“Digital music has made it easier to buy and share recordings. But try telling that to librarians.
In March 2011, the University of Washington’s library tried to get a copy of a new recording of the Los Angeles Philharmonic playing a piece by Gustavo Dudamel, a popular composer, that the library could lend to students. But the recording was available only as a digital download, and Amazon and iTunes forbid renting out digital files.”
For the full story, please see The Chronicle of Higher Education.
From 1914 through 1920 the Library of Congress acquired over 14,000 pieces of sheet music relating to what ultimately became known as the First World War, with the greatest number coming from the years of the United States’ active involvement (1917–1918) and the immediate postwar period. America’s entry into the war came at a time when popular songwriting and the music publishing industry, centered in New York’s Tin Pan Alley, was at its height and a new musical form known as “jazz” was emerging. The sheet music collection represents the intersection of this rich output of popular song and the consciousness of a nation at war that was itself emerging, as a major world power.
In addition to commercially published songs, the collection also contains “music of the people” — the work of amateurs in vanity press editions and unpublished manuscripts. The essay “World War I Sheet Music at the Library of Congress: America’s War, as Viewed by Publishers and the Public” discusses the historical context of the collected songs and their reflection of American society during the war.
Browse this collection.
The Archive of Recorded Sound at Stanford University is delighted to announce that the Richard Maxfield Collection (ARS.0074) can now be listened to online, via the collection’s finding aid on the Online Archive of Californiahttp://www.oac.cdlib.org/findaid/ark:/13030/kt6q2nf5jm/.
This collection features nine distinct works by the pioneering American electronic music composer Richard Maxfield, composed between 1959–1964, four of which are believed to be previously unpublished (Dromenom, Electronic Symphony, Suite from Peripateia, and Wind). Additionally, as Maxfield frequently produced unique edits of his work for each performance, many of the open tape reels that form this collection include alternative edits to those previously published, such as the tapes for Amazing Grace which feature three different versions of the work.
You can read more about Maxfield and this collection on the Stanford Libraries Blog - http://library.stanford.edu/blogs/stanford-libraries-blog/2014/07/richard-maxfield-collection-now-streaming-online.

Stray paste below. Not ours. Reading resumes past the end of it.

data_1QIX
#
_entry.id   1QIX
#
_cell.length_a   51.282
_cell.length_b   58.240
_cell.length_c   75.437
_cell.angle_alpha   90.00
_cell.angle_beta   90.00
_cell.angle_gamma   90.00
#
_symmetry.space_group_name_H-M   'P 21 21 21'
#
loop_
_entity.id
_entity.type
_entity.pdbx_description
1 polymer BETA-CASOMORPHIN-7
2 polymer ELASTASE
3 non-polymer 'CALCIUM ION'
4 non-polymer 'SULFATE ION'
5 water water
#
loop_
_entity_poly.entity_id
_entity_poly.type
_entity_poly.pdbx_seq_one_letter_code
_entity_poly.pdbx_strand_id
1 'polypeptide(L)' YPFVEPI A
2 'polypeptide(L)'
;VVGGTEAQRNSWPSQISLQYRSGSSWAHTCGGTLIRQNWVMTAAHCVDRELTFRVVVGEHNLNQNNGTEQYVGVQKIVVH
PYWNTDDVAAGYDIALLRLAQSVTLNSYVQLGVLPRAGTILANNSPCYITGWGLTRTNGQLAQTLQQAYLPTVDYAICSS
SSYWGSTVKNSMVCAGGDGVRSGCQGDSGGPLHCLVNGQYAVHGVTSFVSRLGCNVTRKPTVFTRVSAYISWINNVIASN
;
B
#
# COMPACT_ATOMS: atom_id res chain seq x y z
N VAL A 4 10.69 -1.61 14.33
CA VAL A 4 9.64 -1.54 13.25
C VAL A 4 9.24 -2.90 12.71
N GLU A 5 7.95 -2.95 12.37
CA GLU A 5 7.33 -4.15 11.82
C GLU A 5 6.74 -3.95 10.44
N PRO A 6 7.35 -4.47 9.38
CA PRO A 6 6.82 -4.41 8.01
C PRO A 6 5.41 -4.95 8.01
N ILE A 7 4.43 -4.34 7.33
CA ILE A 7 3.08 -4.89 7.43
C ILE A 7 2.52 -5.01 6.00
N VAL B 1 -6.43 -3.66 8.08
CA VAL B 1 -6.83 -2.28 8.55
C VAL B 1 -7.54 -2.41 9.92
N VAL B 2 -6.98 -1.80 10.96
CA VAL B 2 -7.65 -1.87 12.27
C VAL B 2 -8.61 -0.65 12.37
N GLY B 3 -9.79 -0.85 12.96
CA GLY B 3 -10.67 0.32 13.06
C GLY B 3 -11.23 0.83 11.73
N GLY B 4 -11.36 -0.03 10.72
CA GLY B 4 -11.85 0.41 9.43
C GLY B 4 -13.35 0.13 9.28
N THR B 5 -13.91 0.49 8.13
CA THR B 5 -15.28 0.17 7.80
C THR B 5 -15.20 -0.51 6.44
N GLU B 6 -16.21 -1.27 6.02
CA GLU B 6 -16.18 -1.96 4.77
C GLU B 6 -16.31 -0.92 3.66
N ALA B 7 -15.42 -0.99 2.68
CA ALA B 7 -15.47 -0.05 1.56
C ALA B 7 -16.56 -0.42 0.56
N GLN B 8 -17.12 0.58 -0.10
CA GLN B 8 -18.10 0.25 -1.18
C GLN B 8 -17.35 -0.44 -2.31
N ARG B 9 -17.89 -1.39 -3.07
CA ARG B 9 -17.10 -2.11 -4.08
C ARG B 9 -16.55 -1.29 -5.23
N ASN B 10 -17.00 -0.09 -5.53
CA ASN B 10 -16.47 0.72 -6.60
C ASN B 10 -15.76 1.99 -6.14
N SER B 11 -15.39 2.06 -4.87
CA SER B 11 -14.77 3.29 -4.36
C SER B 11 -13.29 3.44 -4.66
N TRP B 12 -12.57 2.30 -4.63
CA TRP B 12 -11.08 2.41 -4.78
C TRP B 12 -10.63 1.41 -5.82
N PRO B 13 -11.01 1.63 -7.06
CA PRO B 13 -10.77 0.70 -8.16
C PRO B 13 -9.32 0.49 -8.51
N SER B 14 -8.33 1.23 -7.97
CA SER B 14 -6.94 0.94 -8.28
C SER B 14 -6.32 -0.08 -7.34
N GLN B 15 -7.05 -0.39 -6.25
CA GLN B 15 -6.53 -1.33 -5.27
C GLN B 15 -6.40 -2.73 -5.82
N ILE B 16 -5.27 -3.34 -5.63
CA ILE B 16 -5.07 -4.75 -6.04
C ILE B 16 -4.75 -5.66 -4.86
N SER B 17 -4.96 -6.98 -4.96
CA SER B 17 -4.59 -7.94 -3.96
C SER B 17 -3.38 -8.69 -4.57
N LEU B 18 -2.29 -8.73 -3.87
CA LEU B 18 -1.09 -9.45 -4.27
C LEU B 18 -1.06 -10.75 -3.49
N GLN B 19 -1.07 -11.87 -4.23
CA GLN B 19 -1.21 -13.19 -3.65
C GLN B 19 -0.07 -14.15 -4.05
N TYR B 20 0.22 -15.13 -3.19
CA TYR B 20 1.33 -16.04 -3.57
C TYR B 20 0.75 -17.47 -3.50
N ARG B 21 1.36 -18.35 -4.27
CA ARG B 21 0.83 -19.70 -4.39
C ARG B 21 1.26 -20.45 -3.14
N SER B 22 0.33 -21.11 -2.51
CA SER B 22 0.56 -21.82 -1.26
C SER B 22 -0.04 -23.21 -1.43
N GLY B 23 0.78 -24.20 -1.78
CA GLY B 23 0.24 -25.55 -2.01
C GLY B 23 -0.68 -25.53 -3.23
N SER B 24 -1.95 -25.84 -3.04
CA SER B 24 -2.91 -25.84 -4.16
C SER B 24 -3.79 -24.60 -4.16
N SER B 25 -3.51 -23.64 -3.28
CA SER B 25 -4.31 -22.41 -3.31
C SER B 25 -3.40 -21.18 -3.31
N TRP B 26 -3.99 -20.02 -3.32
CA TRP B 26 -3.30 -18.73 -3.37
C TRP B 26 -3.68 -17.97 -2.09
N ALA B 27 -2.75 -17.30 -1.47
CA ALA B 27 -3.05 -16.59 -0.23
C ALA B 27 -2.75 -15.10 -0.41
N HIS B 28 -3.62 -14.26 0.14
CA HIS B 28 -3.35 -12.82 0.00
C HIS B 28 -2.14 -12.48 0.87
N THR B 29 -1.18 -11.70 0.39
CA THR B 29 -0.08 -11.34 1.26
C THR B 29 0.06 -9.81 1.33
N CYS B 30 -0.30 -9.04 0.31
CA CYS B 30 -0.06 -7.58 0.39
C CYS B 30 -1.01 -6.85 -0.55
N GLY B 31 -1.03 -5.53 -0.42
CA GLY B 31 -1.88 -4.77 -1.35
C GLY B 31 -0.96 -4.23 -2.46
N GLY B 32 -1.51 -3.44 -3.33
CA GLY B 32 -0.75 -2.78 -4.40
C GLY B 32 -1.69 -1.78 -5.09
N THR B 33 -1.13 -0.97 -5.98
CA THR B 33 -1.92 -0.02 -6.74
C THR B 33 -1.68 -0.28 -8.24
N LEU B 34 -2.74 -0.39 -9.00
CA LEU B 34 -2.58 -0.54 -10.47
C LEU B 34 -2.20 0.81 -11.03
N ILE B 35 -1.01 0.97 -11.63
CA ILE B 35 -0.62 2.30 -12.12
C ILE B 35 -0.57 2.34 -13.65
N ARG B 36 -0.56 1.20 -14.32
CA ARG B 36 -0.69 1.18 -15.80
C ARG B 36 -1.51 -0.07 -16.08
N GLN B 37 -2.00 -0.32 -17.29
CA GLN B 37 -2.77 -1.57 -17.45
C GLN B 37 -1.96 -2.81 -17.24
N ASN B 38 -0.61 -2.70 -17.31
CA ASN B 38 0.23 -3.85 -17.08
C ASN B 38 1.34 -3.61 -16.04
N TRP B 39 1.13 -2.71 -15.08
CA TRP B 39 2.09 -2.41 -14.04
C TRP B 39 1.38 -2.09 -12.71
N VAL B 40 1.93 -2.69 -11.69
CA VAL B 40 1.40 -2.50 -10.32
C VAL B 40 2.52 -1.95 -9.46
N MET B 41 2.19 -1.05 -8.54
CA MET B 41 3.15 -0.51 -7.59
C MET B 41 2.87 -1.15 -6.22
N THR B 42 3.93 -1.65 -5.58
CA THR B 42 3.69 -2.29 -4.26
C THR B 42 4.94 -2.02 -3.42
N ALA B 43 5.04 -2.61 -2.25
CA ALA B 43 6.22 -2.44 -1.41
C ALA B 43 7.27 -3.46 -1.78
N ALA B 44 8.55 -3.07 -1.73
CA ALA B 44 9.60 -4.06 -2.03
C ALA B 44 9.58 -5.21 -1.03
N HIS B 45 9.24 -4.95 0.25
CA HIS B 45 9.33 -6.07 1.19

Yesterday evening, at the Dresden Music Festival and webcast live on medici.tv, Daniele Gatti was conducting a memorial concert for Claudio Abbado. Last January, his departure saddened us all, leaving the whole musical world very lonely. At the beginning of the year, in an interview given by Massimo Biscardi (former artistic consultant to the Orchestra Mozart) for The Economist, this latter declared that Claudio Abbado “was a great mentor to younger conductors like Gustavo Dudamel, Daniel Harding and Daniele Gatti.” Yesterday, performing alongside the conductor, was the great mezzo-soprano Waltraud Meier, singing among other songs the ‘Urlicht’ (from Mahler’s Resurrection Symphony), that she had recorded in 1994 in a reference version with Claudio Abbado; and the Mahler Chamber Orchestra, a world-renowned orchestra founded with the support of the very much lamented conductor. Mahler was, without any doubt, one of Claudio Abbado’s favourite composers. And so, this month, we also suggest you a selection of works shedding light on how influenced by Wagner’s works Mahler was. Both were keen on orchestras of gargantuan proportions, with many brass instruments, as well as long silences and long-held melody tones, chromaticism… Later this month, enjoy for the third year in a row the Flâneries Musicales de Reims and its concerts of young talents (very recently, true stars were revealed there, such as Beatrice Rana and Edgar Moreau), a rare opera by Rossini, and aThird Symphony by Mahler (yes, still him!) conducted by the Bolshoi’s new musical director Tugan Sokhiev, in Toulouse. Last, but definitely not least, on July 6th, while the entire world will be keeping their eyes riveted on Brazil, medici.tv will be in São Paulo to webcast Beethoven’s Symphony No. 9 conducted by Marin Alsop, during the World Cup.